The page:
I caught a documentary screening at the L.A. Film Festival last night called The People vs George Lucas. It was a brilliant examination of the Star Wars franchise, its most ardent fans, and the disappointment/rage the fans felt when Lucas tinkered with the original trilogy and released the prequels.
I was a fairly casual fan of the series. I was born the year Episode IV: A New Hope first hit theaters, I rented the original trilogy on VHS as a kid, and my friends and I watched the films regularly in college. Oh, and I had a lifesize Han Solo cardboard cutout in my first apartment. And at one point I collected the cards... (Okay, upon further reflection, I was a medium-sized fan.) So I well remember the anticipation and frustration provoked by Lucas' misadventures in the late 1990s and early 2000s that seemed to undermine the greatness of his creation.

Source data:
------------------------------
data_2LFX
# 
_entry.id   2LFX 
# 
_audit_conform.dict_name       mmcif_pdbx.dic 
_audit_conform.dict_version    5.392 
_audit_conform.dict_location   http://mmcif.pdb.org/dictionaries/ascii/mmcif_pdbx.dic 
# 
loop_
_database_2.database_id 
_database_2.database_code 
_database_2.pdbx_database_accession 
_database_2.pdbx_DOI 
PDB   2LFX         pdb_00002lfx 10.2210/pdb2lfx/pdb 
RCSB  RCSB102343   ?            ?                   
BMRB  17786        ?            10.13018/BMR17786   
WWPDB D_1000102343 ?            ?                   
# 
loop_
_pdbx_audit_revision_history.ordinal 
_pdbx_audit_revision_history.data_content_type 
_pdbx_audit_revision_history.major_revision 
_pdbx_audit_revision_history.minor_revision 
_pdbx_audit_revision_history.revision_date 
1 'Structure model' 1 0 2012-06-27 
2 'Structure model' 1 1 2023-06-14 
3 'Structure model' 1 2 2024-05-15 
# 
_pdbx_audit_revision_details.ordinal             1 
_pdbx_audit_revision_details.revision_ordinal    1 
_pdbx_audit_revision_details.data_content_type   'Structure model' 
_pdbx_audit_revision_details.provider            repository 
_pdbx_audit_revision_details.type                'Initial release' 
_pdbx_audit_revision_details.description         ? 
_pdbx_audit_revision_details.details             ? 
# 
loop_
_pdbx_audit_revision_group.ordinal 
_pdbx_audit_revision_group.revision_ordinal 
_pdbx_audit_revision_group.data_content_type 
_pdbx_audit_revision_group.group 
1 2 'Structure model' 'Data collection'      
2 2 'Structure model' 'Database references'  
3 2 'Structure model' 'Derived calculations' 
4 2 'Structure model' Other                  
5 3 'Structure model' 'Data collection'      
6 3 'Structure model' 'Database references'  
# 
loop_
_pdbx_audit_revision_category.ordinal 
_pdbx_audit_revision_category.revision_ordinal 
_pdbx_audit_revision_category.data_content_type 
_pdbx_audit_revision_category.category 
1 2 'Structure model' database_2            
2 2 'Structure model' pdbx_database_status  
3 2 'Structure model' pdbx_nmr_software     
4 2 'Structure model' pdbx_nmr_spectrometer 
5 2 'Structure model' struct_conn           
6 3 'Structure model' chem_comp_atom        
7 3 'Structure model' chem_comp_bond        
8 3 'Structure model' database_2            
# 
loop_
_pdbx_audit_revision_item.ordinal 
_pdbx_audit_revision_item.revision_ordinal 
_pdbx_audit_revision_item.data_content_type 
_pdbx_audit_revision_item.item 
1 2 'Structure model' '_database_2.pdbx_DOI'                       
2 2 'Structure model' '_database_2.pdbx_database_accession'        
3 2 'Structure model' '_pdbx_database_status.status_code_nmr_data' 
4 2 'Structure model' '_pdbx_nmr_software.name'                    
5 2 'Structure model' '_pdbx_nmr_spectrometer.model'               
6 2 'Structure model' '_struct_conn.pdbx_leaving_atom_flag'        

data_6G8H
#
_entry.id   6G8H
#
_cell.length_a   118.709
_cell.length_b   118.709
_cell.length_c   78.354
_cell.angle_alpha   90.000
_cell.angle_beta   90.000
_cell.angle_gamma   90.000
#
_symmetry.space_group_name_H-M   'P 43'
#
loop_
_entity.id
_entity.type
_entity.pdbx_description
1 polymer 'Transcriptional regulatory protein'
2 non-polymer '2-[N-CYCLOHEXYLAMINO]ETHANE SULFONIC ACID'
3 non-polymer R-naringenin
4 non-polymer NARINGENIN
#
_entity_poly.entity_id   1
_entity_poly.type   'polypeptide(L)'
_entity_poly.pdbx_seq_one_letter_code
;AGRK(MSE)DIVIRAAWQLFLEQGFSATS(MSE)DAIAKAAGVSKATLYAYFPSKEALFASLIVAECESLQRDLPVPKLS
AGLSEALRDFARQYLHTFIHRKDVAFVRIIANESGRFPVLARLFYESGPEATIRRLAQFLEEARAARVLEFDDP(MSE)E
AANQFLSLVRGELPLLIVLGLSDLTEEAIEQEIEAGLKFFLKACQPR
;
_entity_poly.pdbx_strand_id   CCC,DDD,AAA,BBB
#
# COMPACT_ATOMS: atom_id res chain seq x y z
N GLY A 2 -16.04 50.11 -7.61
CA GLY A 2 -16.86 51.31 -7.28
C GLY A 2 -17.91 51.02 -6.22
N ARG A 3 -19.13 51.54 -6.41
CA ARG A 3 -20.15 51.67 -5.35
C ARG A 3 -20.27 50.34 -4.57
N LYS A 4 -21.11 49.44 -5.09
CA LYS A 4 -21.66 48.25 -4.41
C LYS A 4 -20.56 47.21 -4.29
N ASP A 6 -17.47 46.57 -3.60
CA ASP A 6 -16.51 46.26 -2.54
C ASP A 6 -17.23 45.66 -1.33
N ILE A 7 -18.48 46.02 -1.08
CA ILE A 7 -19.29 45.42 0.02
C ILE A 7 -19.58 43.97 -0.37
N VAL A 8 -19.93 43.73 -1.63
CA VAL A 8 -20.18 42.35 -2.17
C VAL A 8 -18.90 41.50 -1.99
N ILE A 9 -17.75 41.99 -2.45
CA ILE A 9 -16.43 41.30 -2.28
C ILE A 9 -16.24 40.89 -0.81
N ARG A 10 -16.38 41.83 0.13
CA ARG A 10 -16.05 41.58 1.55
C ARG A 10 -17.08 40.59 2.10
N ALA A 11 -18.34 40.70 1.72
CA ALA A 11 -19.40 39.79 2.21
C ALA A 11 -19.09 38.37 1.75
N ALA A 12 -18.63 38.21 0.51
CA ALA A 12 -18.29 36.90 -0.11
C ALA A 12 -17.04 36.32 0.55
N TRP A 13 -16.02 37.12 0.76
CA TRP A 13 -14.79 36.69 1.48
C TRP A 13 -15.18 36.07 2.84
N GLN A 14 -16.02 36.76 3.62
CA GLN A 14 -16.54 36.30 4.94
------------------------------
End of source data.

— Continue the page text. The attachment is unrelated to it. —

The People vs George Lucas is an often-hilarious and touching celebration of film and fandom, and poses the question: Does Lucas alone control the rights to his masterpiece, or, once something becomes a part of the global cultural zeitgeist, do the people who made it a success/were most affected by it have some say? *
As the film progressed, I changed my mind quite a few times regarding this central theme -- and that, to me, is a good indication of a well-produced and thoughtful documentary.
*edited to add: especially when it comes to the altered re-releases, which, some argue, fundamentally changed the characters (*cough* Han)